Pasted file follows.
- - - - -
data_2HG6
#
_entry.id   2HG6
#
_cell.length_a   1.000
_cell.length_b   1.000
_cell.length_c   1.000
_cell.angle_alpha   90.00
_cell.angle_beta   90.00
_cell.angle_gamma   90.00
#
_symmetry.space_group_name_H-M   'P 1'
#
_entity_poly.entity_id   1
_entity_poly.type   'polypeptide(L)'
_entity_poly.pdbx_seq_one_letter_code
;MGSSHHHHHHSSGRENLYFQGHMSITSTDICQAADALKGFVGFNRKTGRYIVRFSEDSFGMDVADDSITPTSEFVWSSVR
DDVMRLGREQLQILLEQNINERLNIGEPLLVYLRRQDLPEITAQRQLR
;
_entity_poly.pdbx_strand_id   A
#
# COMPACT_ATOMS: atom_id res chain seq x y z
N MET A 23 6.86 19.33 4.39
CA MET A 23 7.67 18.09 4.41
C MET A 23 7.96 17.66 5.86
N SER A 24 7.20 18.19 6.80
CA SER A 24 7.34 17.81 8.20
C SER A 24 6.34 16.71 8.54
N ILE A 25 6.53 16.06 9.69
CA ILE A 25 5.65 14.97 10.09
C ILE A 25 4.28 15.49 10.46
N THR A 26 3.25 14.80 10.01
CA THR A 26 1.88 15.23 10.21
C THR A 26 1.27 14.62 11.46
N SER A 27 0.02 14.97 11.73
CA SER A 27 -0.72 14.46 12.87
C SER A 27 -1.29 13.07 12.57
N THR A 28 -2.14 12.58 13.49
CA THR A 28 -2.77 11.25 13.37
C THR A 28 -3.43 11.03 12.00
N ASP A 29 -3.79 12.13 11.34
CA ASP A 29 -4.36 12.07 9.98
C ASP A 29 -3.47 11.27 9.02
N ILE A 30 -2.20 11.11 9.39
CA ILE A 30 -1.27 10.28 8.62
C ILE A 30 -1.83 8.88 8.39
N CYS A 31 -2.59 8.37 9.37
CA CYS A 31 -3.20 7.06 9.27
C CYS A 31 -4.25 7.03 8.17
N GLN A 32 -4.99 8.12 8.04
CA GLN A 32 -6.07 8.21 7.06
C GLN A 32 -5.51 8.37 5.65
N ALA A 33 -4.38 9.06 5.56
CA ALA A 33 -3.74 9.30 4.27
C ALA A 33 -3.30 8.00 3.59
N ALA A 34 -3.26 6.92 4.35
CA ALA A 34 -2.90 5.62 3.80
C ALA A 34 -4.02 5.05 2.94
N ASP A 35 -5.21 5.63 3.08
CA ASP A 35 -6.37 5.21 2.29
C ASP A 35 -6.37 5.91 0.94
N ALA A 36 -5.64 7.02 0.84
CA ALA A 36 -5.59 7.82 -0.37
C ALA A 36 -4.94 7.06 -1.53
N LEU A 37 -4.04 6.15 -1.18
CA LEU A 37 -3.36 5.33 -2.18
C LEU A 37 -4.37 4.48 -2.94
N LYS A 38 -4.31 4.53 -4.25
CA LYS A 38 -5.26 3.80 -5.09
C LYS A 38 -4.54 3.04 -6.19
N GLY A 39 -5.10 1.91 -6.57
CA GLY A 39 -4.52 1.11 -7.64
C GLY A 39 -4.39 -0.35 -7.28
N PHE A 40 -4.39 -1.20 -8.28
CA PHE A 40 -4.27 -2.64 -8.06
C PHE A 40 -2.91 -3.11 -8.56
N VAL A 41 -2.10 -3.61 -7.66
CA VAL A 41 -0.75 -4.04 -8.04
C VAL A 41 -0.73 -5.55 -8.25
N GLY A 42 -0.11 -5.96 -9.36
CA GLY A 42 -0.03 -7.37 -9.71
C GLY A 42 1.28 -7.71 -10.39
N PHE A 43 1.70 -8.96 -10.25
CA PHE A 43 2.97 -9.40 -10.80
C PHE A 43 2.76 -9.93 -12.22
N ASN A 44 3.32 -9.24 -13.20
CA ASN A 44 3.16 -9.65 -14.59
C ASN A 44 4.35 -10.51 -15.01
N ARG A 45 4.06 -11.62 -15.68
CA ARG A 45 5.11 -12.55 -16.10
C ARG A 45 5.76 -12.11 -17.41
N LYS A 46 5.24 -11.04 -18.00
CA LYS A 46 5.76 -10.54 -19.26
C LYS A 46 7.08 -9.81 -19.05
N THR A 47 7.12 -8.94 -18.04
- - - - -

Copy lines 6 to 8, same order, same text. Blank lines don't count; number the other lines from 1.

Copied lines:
_cell.length_b   1.000
_cell.length_c   1.000
_cell.angle_alpha   90.00